Turning to Sonus faber, those of us expecting the premiere of a major statement product came up empty-handed but instead were teased that something extraordinary was definitely in the works—perhaps as part of a rebooted Homage Series or something entirely new. But that would be for another day. However that’s not to say Sf didn’t have a small dolce to satisfy attendees’ collective sweet tooth. Introduced by Paolo Tezzon, head of Sf’s R&D, was the Sf16, the brand’s first “all-in-one” integrated audio system. Limited to 200 units a year, this bespoke component will retail in the heady vicinity of $8500 (est.). Inspired in part by Franco Serblin’s famous Snail all-in-one-design of early Sonus faber, today's version is less shelled mollusk and more UFO in its walnut-sheathed main body and motorized antennae-like aluminum/carbon fiber appendages.

Constructed of sumptuous walnut over brushed aluminum cladding and accenting, it’s circa 1970s cool. The challenge, says Tezzon, was to produce a good table-top hi-fi system—to make sure it’s a strong table, this gizmo tips the scales at fifty-plus pounds—but also to create an up-to-date device that is “plug and play” and capable of a multi-room wireless streaming technology. In terms of speakers, it’s a bipole system with forward- and rear-facing drivers for a total of ten transducers. It’s powered by up to 1400 peak watts of Class D amplification. Bass performance is courtesy of a pair of five-inch, opposable long-throw, aluminum/magnesium alloy cones. The mids are handled by four, two-inch ceramic drivers while the treble is comprised of four of the smallest high-end tweeters ever devised: the micro 0.5” silk dome tweeter by Peter Larsen (sourced from the Aida).

Rather than turn to lossy wireless software such as Apple’s AirPlay, it uses the DTS Play-fi Technology to wirelessly play the music on mobile devices over an existing Wi-Fi network and supports resolution up 24-bit/96kHz. Internet music streaming services supported include Deezer, Rhapsody, Tidal, Spotify, Pandora, and others. There’s even an analog source input for a turntable. Every Sf16 sold is personally tested by Paolo Tezzon and arrives with the customer’s name engraved on a special plaque. Shipping is slated for September 2016. Attendees were later shuttled over to one of the outlying villas for a listen to the Sf16 and to experience a demo of Play-fi by DTS' Dannie Lau over the recently introduced McIntosh LS-1000 wireless active speakers ($1100 each). Both were sonically impressive especially in light of their modest size specs. The LS-1000 gains kudos for its in-home expandability and midrange forthrightness but it’s the Sf16 that offers the most expansive and richest performance, coupled with its ability to use the rearwall for maximum dispersion and low-end reinforcement. Lifestyle never had it so good!

McIntosh News


I was surprised to learn that the MP100 is the first dedicated phono preamplifier from McIntosh—its actually a phono/ADAC in a neat compact chassis. Features include mc and mm inputs; adjustable loading (6 settings each); balanced and unbalanced analog outputs; optical, coax, and USB digital outputs; and a Mono switch to decrease noise and play the signal back correctly on mono recordings. The MP100 can also rip vinyl to a computer via USB to produce high-quality digital files. The digital outputs are fixed at 24-bit/96kHz to capture the full dynamic range of a record while optimizing digital file size. If an album has a very loud section, the digital output clipping protection prevents harsh-sounding and speaker-damaging distortion from being recorded to the file. At just 3” tall, it’s also compact in size. Price: $2000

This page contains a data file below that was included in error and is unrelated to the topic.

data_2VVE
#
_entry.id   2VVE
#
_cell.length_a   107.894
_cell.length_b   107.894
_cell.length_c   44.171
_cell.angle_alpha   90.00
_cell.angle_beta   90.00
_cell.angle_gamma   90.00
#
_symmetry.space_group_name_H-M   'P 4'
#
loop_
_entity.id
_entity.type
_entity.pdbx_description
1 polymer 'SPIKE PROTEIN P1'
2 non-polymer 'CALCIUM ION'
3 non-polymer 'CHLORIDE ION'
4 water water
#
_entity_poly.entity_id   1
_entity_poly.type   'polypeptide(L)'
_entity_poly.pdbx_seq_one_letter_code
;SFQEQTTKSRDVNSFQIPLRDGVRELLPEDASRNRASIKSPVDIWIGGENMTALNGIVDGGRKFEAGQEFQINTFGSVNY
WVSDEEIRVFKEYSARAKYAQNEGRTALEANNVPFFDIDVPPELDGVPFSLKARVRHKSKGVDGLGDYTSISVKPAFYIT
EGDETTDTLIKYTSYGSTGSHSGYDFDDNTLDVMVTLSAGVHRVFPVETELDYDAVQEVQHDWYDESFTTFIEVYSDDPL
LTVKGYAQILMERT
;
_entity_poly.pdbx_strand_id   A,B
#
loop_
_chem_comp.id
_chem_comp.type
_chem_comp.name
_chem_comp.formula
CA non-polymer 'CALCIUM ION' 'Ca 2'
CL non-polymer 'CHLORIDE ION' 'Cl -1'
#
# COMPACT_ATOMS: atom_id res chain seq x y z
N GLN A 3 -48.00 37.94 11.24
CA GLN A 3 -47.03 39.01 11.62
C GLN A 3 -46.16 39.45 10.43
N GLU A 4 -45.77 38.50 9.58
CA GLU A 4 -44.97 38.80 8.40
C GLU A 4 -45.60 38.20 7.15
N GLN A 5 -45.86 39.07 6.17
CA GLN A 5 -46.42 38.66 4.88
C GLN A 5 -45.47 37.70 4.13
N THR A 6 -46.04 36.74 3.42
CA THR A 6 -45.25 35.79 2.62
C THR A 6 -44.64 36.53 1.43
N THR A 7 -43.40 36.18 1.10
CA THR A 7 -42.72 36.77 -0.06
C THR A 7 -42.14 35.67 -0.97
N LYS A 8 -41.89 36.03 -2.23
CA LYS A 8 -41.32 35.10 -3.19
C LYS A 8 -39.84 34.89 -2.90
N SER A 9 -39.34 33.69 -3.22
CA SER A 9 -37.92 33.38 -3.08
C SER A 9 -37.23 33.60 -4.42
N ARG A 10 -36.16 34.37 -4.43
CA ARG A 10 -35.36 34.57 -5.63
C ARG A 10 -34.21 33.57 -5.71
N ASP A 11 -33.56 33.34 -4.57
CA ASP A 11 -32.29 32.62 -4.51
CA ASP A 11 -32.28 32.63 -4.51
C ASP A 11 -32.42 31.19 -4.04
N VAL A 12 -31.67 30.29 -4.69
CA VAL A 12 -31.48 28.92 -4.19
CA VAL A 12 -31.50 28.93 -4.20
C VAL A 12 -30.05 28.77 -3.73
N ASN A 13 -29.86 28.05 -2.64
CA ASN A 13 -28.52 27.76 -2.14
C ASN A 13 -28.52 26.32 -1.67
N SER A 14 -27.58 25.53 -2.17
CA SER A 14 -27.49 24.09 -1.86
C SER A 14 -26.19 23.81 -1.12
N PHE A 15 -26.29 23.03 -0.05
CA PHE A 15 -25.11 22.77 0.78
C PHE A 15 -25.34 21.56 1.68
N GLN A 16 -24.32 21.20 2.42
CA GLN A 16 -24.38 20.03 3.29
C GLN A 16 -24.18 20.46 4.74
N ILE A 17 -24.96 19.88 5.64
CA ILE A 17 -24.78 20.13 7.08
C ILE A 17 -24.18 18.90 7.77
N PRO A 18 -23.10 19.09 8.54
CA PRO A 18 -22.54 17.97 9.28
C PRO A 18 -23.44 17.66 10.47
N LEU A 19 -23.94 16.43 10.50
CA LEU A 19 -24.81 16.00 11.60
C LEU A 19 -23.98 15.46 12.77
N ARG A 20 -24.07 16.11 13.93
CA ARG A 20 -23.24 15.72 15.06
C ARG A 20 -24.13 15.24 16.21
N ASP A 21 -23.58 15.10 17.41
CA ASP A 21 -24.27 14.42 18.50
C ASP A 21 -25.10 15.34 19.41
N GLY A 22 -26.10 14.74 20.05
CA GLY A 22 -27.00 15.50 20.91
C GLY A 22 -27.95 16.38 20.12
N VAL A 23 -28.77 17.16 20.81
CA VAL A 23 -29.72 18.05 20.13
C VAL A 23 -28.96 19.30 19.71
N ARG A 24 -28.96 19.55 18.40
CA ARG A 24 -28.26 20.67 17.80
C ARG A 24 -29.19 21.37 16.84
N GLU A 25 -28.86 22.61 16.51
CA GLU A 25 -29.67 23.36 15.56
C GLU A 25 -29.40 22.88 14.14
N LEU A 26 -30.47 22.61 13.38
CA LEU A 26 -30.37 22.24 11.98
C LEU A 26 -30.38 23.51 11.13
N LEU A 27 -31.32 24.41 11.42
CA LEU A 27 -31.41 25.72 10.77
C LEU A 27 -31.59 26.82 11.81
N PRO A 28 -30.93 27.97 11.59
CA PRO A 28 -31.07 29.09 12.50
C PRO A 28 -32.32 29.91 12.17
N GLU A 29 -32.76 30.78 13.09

The C2600 preamp builds upon two of the most successful McIntosh vacuum-tube preamplifiers—the C2300 and the C2500—and it adds a digital audio section and upgraded tube circuitry design. The C2600 is hugely versatile with 16 inputs to connect virtually all analog or digital music sources. Analog inputs include three balanced, four unbalanced, plus one each dedicated mm and mc phono inputs. Digital inputs consist of three optical, two coax, one USB, and one McIntosh exclusive MCT connection. Three sets of balanced and unbalanced analog outputs connect the C2600 to the rest of the system. The C2600 features a 32-bit/384kHz, DSD digital-to-analog-converter (DAC) and is capable of decoding and playing DSD64, DSD128, and DSD256, plus DXD352.8kHz and DXD384kHz. For headphone listening, the addition of the proprietary Headphone Crossfeed Director (HXD) brings an added dimension to the music. Price: $7000

While 4K players remain proprietary (for now) to only a couple of companies, the McIntosh MVP901 AV player is a Blu-ray combi player with the ability to upsample 1080P and lower resolutions to 4K Ultra HD, making it a good companion to the 4K-compatible McIntosh MX122 or MX160 home theater processor. It also sports built-in decoding of Dolby True HD and DTS-HD Master Audio but is not just limited to movies—CDs, SACDs, and DVD-Audio discs can also be enjoyed via an 8-channel, 32-bit/192kHz DAC that’s used in stereo quad balanced mode to produce high-fidelity audio. The HDMI output can be used for multi-channel music playback. A triple-laser optical pickup uses one objective lens for the different wavelengths and is optimized for various disc types. Three USB ports allow playback of audio and video files from flash drives. Network streaming and BD-Live is available through the Ethernet connection. Price: $5500